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Study Shows Britain Attracting Billions in Hidden Russian Capital

A general view of London.

Britain is attracting around a billion pounds ($1.5 billion) of capital inflows a month not recorded by official statistics, up to 40 percent probably from Russia, according to a Deutsche Bank study on Tuesday.

Among the reasons behind "net errors and omissions" (NEO) from official data are misreporting by financial institutions, sophisticated tax avoidance and accounting methods, and Britain's perceived "safe-haven" status, the report said.

The total "NEO" inflow into Britain since the mid-1990s is around 133 billion pounds. Some 93 billion pounds of that has come since 2006, with the pace accelerating since 2010 to around 1 billion a month, according to the report.

Its findings are part of a broader study of NEOs across major economies. This "dark matter" represents financial flows that don't show up in official balance of payments data but could have big implications for foreign exchange rates.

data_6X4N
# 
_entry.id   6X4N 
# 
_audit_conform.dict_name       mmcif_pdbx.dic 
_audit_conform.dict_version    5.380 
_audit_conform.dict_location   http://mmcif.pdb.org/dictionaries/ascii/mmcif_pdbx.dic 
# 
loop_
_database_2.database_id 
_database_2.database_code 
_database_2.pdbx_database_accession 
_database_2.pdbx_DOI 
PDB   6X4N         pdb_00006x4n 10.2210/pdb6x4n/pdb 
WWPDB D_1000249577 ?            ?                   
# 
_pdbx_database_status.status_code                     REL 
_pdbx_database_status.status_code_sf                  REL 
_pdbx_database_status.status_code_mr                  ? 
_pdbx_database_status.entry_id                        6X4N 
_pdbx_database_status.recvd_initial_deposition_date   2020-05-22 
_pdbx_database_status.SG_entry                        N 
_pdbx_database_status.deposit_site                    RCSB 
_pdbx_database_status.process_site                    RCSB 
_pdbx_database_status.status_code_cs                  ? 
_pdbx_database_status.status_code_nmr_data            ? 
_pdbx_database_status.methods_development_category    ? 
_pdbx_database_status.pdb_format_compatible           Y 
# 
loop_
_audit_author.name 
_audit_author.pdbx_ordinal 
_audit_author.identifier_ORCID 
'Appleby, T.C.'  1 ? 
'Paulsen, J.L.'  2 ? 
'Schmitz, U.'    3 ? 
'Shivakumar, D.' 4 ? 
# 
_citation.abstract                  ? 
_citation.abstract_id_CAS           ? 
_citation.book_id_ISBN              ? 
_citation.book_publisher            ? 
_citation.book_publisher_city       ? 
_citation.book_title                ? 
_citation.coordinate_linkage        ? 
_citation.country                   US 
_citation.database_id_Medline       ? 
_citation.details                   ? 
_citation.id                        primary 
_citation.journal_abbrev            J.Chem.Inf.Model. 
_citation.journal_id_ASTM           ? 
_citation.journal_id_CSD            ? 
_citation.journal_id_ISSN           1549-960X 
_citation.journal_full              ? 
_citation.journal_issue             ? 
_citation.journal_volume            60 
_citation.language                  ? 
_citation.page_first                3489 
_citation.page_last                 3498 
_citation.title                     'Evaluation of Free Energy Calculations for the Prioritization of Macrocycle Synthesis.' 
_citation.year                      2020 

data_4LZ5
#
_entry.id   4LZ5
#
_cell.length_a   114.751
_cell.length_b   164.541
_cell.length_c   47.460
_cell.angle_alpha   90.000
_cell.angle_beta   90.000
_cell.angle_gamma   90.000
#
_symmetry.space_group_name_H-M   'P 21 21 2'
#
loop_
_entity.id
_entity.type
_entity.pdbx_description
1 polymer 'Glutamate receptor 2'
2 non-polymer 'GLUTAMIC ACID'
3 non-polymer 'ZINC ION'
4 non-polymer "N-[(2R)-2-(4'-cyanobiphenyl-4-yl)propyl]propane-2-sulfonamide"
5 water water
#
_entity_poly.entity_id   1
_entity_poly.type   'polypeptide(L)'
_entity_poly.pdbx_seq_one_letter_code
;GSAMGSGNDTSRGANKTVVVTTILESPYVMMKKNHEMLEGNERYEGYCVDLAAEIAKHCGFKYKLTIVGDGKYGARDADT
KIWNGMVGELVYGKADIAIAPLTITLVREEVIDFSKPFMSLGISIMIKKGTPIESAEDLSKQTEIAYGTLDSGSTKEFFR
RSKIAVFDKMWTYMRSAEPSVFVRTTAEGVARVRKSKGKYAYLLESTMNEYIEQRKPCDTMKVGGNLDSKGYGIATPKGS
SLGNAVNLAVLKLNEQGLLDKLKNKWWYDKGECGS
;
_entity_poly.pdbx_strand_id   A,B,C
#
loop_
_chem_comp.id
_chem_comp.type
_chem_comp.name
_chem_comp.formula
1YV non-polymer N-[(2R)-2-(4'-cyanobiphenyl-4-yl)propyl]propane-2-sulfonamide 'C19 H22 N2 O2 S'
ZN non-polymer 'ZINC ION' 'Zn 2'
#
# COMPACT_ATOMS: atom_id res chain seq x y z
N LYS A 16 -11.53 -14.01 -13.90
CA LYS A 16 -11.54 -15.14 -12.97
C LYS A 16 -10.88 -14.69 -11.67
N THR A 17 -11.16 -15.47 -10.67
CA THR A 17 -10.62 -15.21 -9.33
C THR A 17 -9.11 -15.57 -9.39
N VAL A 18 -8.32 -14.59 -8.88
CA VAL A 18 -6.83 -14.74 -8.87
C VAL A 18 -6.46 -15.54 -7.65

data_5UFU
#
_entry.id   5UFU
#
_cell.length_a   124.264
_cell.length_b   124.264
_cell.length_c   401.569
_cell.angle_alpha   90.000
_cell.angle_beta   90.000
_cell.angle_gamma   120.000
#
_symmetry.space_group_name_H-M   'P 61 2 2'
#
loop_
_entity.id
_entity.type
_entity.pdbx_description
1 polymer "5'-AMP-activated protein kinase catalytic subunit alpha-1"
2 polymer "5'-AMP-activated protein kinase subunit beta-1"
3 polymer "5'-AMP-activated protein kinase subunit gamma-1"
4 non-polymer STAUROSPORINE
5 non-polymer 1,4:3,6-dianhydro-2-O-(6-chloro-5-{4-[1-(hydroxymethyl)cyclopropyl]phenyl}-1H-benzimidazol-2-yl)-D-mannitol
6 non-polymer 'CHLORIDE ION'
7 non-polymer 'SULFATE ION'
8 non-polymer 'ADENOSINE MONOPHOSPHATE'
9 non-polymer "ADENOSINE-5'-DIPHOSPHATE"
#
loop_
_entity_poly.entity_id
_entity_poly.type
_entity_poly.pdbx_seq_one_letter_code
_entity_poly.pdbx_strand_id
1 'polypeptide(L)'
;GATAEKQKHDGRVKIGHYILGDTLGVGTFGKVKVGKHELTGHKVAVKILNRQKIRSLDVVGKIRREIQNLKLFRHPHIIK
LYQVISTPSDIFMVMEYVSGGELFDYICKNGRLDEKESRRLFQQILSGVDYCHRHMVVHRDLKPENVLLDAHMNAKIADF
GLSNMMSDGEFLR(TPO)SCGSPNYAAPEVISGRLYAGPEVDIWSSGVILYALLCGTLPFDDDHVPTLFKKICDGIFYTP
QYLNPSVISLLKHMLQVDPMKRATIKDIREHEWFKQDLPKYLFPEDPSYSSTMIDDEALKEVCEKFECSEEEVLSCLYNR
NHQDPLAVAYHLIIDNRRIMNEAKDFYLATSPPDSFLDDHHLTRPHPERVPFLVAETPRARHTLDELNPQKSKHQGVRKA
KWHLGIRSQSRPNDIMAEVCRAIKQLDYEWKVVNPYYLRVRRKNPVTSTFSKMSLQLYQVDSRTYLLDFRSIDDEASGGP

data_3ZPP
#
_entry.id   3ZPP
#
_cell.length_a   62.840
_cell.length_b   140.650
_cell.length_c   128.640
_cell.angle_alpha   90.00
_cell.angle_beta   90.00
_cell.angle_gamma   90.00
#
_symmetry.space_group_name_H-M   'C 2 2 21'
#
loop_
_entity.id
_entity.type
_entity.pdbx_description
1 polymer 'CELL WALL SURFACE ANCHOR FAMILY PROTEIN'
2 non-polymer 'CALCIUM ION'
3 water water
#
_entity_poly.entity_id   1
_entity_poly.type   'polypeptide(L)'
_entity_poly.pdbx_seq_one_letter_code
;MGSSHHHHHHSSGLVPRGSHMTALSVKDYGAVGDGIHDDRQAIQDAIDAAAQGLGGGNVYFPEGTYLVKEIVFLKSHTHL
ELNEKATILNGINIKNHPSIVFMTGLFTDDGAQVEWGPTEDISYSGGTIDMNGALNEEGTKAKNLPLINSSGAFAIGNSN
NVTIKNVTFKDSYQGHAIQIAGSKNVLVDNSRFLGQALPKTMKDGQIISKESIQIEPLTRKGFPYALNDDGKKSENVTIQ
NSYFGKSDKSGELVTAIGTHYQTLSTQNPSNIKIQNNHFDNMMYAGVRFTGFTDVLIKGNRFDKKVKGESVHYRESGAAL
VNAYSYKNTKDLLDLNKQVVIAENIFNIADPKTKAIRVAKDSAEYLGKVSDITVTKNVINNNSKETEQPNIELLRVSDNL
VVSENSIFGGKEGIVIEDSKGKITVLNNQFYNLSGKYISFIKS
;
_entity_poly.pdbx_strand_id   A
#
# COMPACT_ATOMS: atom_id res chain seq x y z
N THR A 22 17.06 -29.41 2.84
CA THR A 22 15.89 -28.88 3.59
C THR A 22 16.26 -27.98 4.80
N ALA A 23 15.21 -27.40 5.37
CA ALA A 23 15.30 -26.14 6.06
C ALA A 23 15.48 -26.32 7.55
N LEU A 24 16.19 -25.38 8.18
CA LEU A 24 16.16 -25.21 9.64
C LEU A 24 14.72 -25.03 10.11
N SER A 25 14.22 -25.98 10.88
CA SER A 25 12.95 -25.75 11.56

"For the first time, we confirm through balance of payments data the popular belief that Russian money has flooded into Britain in recent years," the report said.

"Hidden inflows … raise major questions over Britain's role as a refuge for international capital flight and the need for better data and more rigorous oversight on property transactions," it said.

Oil Prices and Sanctions

The slump in oil prices and Western sanctions over Moscow's perceived role in the conflict in Ukraine have pushed an already-slowing Russian economy into an expected deep recession this year, triggering a rush of money out of the country.

High-end London property is thought to be a major destination for a large chunk of those funds.

Capital flight plays a significant role in NEO balances, particularly in developing markets, the Deutsche report said.

The report's authors find the misreporting of countries' balance of payments data, which cover all financial flows from trade, investment and portfolio flows, is not random but in fact "systematic."

In the case of Sweden, the misreporting of vast capital outflows since the late 1980s is such that statisticians have underestimated the country's foreign wealth by 100 percent, the Deutsche report says.

This means that Sweden may actually be a net creditor to the rest of the world, not a net debtor, it adds.

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